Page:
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How has a brutal dividend cut impacted Rio Tinto’s share price?

Rio Tinto’s margins suffered a double squeeze in 2022 as low commodity prices and increased costs slashed its profit margins. The Anglo-Australian miner cut its dividend by more than 50% in response, pushing its share price down by 3%. However, analysts reckon 2023 could see commodities recover.

- Rio Tinto’s share price nosedives after profits and dividends drop for 2022.

- Falling demand in China has hit commodity prices.

- Rio largest holding in First Trust Indxx Global Natural Resources Income ETF.

Low commodity prices and elevated costs ate into Rio Tinto’s [RIO.L] profit during 2022, prompting the Anglo-Australian miner to reduce its dividend by more than half.

Rio Tinto’s share price fell as much as 3.2% in mid-day trading on Wednesday in response to the results, which were announced before the opening of UK markets.

The stock had gained 7% in the year to its closing price on Tuesday, as macroeconomic conditions for miners have appeared to be improving. Over the previous 12 months the stock gained 15%, despite declining to its 52-week low of 4,424.50p in late October, as dollar strength and falling demand depressed commodity prices.

However, there is tentative evidence that the factors that caused this slump may have begun to ease during the early weeks of 2023, and many analysts take the view that the global economy will see revived demand for commodities by the end of the year.

Margins undermined

Rio Tinto’s revenue plummeted in 2022, falling 13% year-over-year from $63.5bn to $55.6bn. Despite being a significant decline from the company’s year-ago performance, revenue exceeded the $55.2bn consensus estimate among analysts polled by Refinitiv, marking a 25% increase on the equivalent figure from 2020.

Underlying EBITDA fell 20%, from $37.7bn to $26.3bn. Underlying EPS fell 38%, from $13.21 to $8.20. This was 5.5% short of the $8.68 that analysts had expected, although it again marked a 6% increase from the $7.70 posted in 2020.

A $8.1bn fall in underlying EBITDA was attributed to movements in commodity prices, particularly those of iron ore and copper, although an uplift in aluminium prices partially offset this.

These lower prices were exacerbated by increased input costs, including of labour: for example, iron ore from Rio Tinto’s Pilbara unit cost $21.3 per tonne in 2022 compared with $18.6 per tonne in 2021. This contributed to the unit’s margins falling from 76% in 2021 to 68% in 2022.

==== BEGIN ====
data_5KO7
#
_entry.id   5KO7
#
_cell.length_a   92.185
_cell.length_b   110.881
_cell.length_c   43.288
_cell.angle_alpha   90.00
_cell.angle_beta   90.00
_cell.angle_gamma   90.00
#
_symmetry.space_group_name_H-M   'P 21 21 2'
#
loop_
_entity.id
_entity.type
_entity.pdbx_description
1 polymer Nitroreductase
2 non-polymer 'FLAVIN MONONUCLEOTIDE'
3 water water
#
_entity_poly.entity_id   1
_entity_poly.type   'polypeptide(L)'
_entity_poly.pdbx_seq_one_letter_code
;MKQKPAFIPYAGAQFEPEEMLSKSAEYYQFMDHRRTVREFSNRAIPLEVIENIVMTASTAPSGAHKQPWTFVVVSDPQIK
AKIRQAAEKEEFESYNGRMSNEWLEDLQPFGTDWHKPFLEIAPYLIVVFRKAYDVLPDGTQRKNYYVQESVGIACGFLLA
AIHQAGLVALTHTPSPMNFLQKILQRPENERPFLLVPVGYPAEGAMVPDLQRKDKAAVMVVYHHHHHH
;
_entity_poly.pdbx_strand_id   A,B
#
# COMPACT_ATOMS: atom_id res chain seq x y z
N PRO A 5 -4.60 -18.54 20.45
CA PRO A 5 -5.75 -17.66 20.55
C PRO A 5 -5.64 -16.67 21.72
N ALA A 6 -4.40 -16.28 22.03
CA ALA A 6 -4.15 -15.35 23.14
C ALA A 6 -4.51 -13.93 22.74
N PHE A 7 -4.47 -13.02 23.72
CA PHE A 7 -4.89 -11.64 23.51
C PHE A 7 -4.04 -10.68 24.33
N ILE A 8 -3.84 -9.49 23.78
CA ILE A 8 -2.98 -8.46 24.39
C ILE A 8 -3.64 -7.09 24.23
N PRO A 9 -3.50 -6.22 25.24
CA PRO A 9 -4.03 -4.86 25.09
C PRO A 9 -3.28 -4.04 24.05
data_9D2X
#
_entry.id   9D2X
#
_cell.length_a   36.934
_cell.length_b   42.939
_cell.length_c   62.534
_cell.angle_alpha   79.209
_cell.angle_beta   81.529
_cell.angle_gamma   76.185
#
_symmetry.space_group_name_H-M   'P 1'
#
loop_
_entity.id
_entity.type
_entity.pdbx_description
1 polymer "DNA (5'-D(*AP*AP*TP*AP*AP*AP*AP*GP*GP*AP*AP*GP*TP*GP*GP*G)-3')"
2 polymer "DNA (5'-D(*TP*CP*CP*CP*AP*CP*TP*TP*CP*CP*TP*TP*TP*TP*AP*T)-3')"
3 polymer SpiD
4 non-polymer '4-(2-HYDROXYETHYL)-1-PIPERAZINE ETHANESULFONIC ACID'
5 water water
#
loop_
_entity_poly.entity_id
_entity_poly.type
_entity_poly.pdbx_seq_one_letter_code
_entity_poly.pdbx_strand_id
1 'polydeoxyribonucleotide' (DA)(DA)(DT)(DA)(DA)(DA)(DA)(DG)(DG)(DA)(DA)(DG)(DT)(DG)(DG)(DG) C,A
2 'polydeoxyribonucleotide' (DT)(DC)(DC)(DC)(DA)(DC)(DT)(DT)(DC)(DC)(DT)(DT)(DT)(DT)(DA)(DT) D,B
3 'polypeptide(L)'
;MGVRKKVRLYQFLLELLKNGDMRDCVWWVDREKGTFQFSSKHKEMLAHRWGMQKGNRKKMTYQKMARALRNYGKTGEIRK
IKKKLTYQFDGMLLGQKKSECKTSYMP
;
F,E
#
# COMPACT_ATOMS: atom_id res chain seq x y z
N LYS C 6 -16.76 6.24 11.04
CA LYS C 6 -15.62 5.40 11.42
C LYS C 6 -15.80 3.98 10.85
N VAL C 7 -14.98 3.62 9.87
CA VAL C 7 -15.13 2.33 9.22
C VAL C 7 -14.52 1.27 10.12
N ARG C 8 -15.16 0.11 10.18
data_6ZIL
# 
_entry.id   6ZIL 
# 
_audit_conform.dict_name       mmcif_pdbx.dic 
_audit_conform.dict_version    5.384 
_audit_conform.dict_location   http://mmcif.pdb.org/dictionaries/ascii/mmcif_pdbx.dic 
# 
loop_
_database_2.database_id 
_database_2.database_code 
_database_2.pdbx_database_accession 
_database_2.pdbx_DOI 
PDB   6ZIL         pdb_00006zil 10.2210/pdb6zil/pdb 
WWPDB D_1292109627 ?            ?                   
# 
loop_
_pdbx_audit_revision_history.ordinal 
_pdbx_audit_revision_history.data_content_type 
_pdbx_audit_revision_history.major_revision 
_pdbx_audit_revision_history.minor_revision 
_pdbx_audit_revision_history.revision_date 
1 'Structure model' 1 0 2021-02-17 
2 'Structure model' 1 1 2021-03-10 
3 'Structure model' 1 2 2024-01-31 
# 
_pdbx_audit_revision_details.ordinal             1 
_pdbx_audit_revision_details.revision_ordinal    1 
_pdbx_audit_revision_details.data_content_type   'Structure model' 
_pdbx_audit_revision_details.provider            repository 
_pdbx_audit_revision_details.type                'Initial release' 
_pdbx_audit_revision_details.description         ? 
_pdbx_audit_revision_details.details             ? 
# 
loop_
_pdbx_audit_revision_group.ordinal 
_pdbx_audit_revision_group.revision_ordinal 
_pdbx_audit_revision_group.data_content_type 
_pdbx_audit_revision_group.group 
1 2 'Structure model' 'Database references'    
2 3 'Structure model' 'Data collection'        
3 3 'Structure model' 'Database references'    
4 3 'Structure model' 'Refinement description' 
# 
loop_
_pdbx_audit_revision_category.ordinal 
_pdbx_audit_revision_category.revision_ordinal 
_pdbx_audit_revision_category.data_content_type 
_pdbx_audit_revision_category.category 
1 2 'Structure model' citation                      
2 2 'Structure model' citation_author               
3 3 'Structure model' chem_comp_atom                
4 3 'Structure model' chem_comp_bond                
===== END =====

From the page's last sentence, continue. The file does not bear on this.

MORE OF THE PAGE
The slump in underlying profitability led Rio Tinto to slash its ordinary dividend from $7.93 last year to $4.92, which, factoring in the $2.47 special dividend paid in 2021, cuts the total dividend 52.69% year-over-year, from $10.40.

Capital investment guidance for 2023 was lowered to $8bn from $8-9bn, while expectations for 2024 and 2025 were raised to $9-10bn. Production and unit cost guidance for 2023 was reiterated.

Commodities back in demand?

Rio Tinto blamed slow demand for commodities in China for the fall in prices that have hampered the company’s profitability. However, there are signs that this demand might be on the rise in 2023.

Commodity price reporting agency Argus reported that the spot price of 62% iron ore deliveries to north China hit $128.80 per tonne on Monday, close to the peak price in 2023 to date and 63% higher than 2022’s low of $79. This was driven by an increase of iron ore inventories in Chinese ports to 140.9 million tonnes over the preceding week, with the equivalent figure having fallen to 130.2 million tonnes in October, reports Reuters.

Rival miner BHP’s [BHP] CEO Mike Henry said on his company’s earnings call that he was confident “we will see an acceleration in the Chinese domestic economy” this year. However, he also warned that recession in the US or Europe could have a negative impact on Chinese exports.

Funds in focus: First Trust Indxx Global Natural Resources Income ETF

Rio Tinto is the top holding in the First Trust Indxx Global Natural Resources Income ETF [FTRI] as of Tuesday, with a 10.56% weighting. BHP Group is the second holding with 10.39% of assets under management; between them and third holding Vale S.A. [VALE], they account for more than 30% of the fund’s holdings.

FTRI has fallen 1.6% in the past 12 months, reflecting the challenging year for miners as commodity prices were hit by falling demand. However, the recent tentative recovery is highlighted by the fund’s gains of 1.1% year-to-date.

Josh Fulton, an analyst at Fastmarkets, believes that the base metals market will see a sustained recovery during 2023, particularly towards the end of the year, when inflation is likely to have peaked, and dovish moves from the Fed will have reduced the value of the dollar.

 

 

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